Wines of the Week: Central Coast syrahs

California syrah has had its ups and downs in recent years, with many predicting its demise about a decade ago. There were even jokes ending with the punchline that it was easier to get rid of a case of (fill in the disease) than a case of syrah.

Nevertheless, acreage of syrah in California has been holding steady at about 15,000 for the past decade. Much of it is planted in the Central Valley and is most likely used in inexpensive blends, but the grape has maintained its popularity on the Central Coast, where it’s used in much more serious wines. In the most recent state grape acreage report, San Luis Obispo County has the most syrah planted, about 2,200 acres. (Most of that is in Paso Robles.) Santa Barbara County is a lesser player but still has about 1,200 acres.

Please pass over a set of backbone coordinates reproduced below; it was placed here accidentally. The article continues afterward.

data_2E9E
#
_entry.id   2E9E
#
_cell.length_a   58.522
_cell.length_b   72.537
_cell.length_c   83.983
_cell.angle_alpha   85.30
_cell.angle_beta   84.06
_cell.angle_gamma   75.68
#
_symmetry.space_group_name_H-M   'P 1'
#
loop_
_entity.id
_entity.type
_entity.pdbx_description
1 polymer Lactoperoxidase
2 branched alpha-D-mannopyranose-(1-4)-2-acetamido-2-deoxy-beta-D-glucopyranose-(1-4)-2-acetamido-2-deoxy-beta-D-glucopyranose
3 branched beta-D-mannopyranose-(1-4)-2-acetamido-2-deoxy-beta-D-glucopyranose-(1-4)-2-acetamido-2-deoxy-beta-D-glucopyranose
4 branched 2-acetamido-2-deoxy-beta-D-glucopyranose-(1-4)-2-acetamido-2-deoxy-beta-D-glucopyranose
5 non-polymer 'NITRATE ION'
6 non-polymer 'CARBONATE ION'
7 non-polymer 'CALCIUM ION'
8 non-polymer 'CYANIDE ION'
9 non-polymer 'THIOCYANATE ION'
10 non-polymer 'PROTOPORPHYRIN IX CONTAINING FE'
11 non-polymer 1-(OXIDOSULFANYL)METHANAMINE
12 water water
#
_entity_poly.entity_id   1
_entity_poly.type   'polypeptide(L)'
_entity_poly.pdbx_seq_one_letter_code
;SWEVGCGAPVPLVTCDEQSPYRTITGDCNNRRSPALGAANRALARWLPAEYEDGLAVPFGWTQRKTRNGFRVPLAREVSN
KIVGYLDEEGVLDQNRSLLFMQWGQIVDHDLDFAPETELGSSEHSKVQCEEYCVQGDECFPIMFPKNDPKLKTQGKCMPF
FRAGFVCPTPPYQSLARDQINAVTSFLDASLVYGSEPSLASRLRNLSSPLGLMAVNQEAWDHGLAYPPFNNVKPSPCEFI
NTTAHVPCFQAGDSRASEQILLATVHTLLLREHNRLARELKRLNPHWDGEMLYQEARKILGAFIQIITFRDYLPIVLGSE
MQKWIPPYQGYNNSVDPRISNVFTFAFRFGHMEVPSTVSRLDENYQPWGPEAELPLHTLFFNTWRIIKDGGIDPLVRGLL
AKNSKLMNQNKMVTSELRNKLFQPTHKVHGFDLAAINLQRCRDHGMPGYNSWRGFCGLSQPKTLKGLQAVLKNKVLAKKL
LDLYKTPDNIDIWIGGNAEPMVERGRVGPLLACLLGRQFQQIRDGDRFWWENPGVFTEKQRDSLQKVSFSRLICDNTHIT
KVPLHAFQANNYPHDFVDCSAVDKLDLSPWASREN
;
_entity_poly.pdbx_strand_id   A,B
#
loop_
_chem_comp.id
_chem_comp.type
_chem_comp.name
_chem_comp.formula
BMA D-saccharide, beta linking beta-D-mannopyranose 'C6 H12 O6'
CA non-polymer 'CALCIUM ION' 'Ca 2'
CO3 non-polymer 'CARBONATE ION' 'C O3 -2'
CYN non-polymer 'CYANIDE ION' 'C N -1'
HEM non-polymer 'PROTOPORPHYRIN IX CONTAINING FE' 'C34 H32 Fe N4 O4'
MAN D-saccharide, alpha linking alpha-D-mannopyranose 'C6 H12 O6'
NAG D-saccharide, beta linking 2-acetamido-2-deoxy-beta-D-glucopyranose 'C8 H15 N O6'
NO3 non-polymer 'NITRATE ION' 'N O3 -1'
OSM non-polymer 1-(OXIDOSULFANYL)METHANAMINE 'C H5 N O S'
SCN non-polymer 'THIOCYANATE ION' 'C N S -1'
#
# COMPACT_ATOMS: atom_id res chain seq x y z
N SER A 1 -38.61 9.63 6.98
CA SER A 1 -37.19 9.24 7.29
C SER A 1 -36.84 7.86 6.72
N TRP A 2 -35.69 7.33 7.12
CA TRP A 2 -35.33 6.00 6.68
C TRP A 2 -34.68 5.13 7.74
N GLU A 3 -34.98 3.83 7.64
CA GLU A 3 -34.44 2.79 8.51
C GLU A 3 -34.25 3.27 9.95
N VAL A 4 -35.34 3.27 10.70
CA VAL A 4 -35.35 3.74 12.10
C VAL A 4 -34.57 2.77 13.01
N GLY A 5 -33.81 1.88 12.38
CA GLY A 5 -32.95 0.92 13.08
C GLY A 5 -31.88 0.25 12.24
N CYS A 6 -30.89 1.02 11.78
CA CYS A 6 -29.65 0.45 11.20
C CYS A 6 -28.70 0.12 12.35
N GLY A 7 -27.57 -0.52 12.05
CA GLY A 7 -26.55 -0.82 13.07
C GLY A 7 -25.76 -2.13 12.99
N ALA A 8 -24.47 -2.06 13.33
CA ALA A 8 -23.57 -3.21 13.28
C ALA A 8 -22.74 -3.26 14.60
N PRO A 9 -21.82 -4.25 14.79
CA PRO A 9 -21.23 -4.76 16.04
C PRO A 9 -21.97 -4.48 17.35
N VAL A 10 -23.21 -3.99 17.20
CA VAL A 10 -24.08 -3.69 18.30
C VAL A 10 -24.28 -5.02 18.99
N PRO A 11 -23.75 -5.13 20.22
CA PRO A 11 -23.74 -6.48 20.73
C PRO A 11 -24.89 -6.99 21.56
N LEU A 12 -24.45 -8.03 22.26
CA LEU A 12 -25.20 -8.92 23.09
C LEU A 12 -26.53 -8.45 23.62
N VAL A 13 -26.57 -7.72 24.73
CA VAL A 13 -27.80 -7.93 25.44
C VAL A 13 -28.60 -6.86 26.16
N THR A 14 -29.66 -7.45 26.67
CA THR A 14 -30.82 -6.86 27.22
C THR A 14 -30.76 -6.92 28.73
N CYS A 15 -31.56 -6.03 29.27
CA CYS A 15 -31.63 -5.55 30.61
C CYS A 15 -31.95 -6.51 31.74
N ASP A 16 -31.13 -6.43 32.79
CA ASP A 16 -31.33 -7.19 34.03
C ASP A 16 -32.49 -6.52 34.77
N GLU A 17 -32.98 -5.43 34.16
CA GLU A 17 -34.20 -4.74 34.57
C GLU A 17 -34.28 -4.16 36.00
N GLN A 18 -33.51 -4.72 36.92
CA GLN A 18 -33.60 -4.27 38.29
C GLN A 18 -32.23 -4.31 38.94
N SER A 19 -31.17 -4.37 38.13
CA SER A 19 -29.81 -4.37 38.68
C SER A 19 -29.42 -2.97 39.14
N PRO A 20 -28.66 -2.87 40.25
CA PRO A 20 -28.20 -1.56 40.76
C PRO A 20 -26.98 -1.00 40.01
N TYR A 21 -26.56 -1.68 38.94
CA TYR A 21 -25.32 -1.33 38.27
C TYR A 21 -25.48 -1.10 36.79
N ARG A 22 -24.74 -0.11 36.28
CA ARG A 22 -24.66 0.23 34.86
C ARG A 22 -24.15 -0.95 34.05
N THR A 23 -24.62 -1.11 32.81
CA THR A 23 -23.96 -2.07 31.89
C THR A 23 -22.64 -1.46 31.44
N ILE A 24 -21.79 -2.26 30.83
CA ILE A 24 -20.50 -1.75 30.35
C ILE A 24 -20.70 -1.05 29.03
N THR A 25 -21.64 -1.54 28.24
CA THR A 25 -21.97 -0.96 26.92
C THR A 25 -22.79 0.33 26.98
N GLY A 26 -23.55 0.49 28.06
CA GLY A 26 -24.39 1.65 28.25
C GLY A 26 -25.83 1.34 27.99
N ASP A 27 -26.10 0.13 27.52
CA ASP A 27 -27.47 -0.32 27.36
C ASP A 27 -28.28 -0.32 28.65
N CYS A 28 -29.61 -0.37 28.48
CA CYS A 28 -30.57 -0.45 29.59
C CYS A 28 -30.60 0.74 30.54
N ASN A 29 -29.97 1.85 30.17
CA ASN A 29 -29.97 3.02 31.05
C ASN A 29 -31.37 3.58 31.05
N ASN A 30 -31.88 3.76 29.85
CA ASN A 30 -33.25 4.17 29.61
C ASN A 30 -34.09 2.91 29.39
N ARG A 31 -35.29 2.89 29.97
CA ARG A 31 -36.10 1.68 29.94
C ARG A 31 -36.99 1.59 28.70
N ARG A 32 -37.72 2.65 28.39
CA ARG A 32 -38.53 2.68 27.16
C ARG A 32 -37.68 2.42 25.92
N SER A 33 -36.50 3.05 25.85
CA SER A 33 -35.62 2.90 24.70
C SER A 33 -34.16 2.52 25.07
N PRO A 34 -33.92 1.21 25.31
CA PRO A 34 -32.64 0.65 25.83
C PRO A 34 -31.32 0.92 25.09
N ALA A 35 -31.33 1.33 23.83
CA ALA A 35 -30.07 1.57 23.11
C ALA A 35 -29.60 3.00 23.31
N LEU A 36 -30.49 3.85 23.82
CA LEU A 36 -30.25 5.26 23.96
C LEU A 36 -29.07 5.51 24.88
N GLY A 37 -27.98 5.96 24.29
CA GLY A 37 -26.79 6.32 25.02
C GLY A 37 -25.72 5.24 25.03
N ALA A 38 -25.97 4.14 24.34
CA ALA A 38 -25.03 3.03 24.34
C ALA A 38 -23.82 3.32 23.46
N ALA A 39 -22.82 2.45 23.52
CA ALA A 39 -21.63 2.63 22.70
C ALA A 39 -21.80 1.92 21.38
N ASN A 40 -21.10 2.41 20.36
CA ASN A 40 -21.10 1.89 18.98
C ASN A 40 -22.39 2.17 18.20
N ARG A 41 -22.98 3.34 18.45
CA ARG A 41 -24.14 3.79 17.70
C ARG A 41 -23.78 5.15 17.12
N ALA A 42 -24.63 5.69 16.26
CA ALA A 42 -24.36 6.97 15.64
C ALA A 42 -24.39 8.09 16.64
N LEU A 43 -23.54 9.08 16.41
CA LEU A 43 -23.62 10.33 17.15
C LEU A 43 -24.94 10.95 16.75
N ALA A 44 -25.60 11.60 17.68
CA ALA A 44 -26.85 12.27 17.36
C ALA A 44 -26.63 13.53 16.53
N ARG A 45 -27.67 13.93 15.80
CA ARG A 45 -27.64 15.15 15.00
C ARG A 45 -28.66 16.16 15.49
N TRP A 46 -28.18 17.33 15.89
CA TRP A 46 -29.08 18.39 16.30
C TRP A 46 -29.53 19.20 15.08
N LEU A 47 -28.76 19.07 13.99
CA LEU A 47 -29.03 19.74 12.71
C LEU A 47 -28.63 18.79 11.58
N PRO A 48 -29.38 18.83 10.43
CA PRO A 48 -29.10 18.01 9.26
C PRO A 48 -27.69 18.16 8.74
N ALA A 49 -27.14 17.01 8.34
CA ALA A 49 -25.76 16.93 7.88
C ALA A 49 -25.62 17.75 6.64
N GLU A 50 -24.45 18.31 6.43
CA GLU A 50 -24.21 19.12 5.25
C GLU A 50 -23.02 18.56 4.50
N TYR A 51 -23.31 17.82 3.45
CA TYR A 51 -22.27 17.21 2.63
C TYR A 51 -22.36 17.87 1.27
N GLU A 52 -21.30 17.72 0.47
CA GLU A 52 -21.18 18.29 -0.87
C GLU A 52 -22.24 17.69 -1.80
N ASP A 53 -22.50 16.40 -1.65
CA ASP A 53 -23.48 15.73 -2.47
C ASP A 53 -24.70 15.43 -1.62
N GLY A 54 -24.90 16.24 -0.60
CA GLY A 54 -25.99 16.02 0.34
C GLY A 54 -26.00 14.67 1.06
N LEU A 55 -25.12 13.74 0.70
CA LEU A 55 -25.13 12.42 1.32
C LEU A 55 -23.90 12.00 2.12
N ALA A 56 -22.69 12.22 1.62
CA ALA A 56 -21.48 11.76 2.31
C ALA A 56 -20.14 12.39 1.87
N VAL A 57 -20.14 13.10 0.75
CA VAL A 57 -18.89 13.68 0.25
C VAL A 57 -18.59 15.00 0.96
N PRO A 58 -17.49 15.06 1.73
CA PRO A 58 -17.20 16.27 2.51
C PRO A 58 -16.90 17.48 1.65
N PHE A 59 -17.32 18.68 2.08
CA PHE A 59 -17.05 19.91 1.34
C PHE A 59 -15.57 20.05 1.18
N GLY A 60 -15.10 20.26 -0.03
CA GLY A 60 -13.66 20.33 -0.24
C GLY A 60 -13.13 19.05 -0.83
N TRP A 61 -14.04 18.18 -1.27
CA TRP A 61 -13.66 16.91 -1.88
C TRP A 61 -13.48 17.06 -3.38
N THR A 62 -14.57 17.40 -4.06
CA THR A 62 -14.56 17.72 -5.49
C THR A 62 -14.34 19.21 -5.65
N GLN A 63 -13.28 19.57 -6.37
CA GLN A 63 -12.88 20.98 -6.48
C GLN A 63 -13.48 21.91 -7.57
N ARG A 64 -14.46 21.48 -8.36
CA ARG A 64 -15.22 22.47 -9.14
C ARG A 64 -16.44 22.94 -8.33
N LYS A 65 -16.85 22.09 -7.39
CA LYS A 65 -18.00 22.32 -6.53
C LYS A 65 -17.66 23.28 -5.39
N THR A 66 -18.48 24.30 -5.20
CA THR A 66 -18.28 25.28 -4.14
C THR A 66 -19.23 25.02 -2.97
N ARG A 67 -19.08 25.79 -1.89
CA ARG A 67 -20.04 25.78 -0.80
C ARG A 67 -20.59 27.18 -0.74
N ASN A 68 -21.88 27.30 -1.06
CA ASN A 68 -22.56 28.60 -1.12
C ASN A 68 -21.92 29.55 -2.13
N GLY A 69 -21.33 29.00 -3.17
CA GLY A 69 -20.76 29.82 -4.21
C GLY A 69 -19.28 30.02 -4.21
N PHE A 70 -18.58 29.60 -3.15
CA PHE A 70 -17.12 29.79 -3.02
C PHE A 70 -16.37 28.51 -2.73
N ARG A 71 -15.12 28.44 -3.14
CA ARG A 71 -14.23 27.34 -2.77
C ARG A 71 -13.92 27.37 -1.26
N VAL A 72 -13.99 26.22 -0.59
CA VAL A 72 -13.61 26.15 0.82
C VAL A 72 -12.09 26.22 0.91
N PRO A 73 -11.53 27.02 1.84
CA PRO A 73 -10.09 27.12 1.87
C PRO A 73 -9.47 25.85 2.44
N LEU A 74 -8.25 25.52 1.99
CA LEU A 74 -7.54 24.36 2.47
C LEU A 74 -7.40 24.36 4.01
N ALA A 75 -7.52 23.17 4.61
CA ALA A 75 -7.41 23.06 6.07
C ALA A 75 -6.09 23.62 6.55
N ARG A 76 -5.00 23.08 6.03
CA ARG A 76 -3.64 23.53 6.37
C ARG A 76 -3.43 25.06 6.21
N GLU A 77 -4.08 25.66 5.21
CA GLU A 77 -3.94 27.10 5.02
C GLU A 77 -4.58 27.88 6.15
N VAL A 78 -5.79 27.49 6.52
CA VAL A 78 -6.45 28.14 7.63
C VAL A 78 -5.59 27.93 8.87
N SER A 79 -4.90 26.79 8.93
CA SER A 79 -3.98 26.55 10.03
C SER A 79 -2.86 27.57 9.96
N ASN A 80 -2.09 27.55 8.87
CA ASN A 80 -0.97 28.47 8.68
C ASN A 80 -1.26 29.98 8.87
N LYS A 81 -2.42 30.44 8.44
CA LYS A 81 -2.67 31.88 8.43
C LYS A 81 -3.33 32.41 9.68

So the wine of the week is actually two wines, both syrahs from the Central Coast. Both would be great accompaniments to grilled meats or poultry.

The first is the 2018 Melville Estate Syrah ($38) from the Sta. Rita Hills appellation of Santa Barbara County. The wine is smoky and spicy, with lively berry fruit and a note of bacon fat. It’s robust but light on its feet, with good energy. Sixty percent of the fruit is destemmed, and the sizable portion of whole-cluster fermentation shows in the wine’s savory accents.

Second, we have the 2017 Falcone Family Syrah ($30) from Paso Robles. The blend, which includes 6 percent petite sirah, is lively, spicy and a little smoky, with ripe berry and a hint of dried fruit. The finish is persistent, with approachable tannins. Unlike the Melville, the Falcone syrah is made with all destemmed fruit, although winemaker John Falcone says a few whole clusters always get through.